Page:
14 Responses

    1. Great stuff, Kristen. I am personally guilty of vividly picturing each one of my readers rolling their eyes at my every sentence as I type (including this one). I try to soldier on in spite of it, and I’m successful approximately 51% of the time. Which is terrible when it comes to free throws, but is one hell of a batting average. Thankfully, I am a baseball fan.

      For those who want to up the stakes on Kristen’s advice to “Tell everyone you know you are doing this. Make large promises and create the systems to back them up,” check out A terrific public accountability tool.

    2. Charles Ra says:

      time and ability were my main two concerns
      now, the niche is my concern
      since I am into affiliate marketing.
      dont have one single niche. I am into many niches.

      thank you Kristen

    3. Simply by having a speech or seminar or business presentation recorded and transcribed will give you a major head start in putting together your book.

      and, using createspace, you can be on Amazon for under $20 in total cost!!

    4. Rob Anspach says:

      I’m actually half way through my book … Stay tuned!

    5. Jason Dove says:

      Excellent article, and so true! I spent two years thinking about writing my book, when it actually only took a year to write it once I got started!

      A guide to writing Crystal Reports formulas was never going to be a bestseller, but the impact on my business has been huge (in a good way!).

    6. These excuses go for ANYTHING — not just writing a book.

      Excellent suggestions for how to get past them.

      Thanks, Kristen.

    7. Dave Brown says:

      The arrticle is great. I have taken the first step and possibly a second. The proposal has been created along with a query letter. However, so far it has been rejected by 4 agents. Any suggestions to attract interest by agents?

    8. Dave,

      Do you know how many agents declined “chicken soup for the soul”?

      go to and join some book and author related groups. get feedback, get involved. then get introduced to an agent that represents the kind of book you are writing…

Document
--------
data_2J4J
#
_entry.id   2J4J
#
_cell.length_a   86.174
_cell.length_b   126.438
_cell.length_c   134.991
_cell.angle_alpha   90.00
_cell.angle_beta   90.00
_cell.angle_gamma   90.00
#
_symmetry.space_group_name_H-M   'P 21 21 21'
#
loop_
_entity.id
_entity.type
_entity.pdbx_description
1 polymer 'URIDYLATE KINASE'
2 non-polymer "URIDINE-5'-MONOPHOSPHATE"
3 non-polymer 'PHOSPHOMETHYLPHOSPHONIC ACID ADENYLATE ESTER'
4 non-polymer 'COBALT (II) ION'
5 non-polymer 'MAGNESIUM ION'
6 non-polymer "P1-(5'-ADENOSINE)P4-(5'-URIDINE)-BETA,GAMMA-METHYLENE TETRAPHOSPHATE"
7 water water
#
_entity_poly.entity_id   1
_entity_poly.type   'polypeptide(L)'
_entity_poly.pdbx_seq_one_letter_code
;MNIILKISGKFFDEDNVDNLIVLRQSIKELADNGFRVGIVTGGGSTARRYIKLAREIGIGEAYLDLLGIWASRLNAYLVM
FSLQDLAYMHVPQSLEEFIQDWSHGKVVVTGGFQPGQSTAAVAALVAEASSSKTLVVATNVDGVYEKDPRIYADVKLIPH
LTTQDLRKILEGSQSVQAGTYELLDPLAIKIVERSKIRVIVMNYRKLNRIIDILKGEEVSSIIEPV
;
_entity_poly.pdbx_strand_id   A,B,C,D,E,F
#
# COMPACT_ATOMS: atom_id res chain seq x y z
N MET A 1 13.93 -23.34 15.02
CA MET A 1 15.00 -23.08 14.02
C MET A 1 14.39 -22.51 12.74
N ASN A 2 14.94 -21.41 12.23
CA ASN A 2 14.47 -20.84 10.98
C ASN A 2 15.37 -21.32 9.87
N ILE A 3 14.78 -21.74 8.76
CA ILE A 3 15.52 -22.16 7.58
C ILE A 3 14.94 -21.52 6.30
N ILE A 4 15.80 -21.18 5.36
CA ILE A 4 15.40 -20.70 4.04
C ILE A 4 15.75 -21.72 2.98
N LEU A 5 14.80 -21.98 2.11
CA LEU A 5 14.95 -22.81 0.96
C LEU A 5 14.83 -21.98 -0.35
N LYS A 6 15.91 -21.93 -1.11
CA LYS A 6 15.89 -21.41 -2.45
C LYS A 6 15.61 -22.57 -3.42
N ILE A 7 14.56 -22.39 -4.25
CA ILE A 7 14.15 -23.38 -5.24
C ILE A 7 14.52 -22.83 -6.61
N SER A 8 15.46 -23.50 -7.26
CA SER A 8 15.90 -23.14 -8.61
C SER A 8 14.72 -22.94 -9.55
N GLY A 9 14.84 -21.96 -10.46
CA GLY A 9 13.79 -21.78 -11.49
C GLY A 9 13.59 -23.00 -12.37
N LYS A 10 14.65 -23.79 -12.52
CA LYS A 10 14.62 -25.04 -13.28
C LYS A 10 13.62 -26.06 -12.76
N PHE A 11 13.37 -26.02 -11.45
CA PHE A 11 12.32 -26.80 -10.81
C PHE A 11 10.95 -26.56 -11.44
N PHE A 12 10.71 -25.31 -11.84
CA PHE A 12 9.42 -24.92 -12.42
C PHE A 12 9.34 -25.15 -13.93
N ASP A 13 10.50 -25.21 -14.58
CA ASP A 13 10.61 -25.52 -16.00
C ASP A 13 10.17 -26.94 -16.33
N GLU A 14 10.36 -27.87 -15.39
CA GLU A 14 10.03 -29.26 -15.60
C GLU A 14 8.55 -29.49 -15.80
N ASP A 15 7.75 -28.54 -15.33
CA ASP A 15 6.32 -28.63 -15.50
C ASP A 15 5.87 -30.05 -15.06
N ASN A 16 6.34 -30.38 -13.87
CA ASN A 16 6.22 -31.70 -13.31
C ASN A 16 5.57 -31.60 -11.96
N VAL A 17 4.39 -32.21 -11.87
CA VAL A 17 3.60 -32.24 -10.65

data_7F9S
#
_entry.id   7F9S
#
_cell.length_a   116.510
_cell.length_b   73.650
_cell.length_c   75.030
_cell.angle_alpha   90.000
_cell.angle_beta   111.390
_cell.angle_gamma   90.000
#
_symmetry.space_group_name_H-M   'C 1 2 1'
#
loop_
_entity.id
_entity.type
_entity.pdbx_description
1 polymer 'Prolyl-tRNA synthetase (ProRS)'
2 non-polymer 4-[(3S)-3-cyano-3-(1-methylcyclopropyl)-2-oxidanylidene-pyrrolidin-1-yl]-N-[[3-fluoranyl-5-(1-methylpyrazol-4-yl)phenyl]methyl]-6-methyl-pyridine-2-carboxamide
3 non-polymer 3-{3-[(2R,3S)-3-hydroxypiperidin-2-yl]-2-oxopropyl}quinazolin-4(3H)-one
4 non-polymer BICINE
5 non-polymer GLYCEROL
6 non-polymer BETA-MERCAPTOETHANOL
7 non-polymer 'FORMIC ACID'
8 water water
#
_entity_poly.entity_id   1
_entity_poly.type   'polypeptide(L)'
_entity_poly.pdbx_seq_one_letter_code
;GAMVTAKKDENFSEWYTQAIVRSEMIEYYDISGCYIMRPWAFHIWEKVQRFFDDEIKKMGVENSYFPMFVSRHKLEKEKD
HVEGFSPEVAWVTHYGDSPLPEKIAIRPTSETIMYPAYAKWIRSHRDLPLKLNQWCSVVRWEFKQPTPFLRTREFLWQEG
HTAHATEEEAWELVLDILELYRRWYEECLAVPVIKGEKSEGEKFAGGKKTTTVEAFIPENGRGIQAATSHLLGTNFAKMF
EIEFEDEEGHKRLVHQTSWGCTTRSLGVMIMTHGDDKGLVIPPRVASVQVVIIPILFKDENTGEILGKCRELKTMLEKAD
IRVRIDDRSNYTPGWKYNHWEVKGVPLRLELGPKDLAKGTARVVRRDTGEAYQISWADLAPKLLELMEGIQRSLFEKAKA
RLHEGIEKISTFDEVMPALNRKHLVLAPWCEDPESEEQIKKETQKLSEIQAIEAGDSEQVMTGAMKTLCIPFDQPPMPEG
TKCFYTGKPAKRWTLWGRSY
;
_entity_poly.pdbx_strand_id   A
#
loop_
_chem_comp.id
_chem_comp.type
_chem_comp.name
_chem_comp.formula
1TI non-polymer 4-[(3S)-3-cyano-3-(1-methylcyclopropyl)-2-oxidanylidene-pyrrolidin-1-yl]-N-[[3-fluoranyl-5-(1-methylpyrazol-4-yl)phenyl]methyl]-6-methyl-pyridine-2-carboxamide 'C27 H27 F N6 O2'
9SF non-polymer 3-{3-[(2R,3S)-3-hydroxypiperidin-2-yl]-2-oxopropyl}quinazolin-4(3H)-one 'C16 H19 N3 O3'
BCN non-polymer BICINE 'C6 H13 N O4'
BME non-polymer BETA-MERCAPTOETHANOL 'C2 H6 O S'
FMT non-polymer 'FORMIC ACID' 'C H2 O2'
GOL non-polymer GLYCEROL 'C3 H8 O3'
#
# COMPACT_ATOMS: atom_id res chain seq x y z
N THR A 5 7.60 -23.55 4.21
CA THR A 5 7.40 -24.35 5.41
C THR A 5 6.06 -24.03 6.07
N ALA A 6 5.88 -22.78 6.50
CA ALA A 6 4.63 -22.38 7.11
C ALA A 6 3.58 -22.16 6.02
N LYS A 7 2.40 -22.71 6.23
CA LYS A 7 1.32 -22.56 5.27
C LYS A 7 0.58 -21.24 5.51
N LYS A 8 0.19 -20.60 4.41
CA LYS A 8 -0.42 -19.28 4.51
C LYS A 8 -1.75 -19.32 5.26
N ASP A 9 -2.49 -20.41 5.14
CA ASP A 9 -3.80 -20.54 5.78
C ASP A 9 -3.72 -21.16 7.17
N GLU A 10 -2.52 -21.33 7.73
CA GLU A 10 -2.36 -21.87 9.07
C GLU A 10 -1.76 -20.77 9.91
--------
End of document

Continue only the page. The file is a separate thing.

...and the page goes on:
Or, send it to a writer that wrote a book in the niche… and get their feedback1

    9. Rob Anspach says:

      …speaking of “chicken soup” if you mail the book back to the author – they will autograph it and mail it back on their dime

    10. The agent for Chicken Soup for the Soul said that they received rejection letters from twenty major publishers….

    11. Rob Anspach says:

      A great deal of authors even established ones sometimes get rejected for whatever reason… some have started their own publishing houses just to get their works out there.

    12. Jason Dove says:


      Don’t take rejections personally. I have had an article refused by a popular business software website only to have them hire me to write a review: all in the same email!

      My book was not taken up by the first publisher I sent it to, just keep plugging away until you find someone your book fits with.

      And if this is your first book write at least a sample chapter to prove to agents/publishers you can actually write.


    13. Thank you all for your comments! Michael – I love the eye roll image… I get it. Charles – don’t over niche! Rabbi Issamar – I agree! Don’t wait. Rob – way to go! Jason – thank you and congratulations on completing your book. Dave – Have you read “How to Write a Book Proposal”? Please feel free to email me too.

    14. Larry Pelley says:

      Interesting comments…all encouraging.

      I will write a book…will have to go to my
      slush pile and pick out one.

    Leave a Comment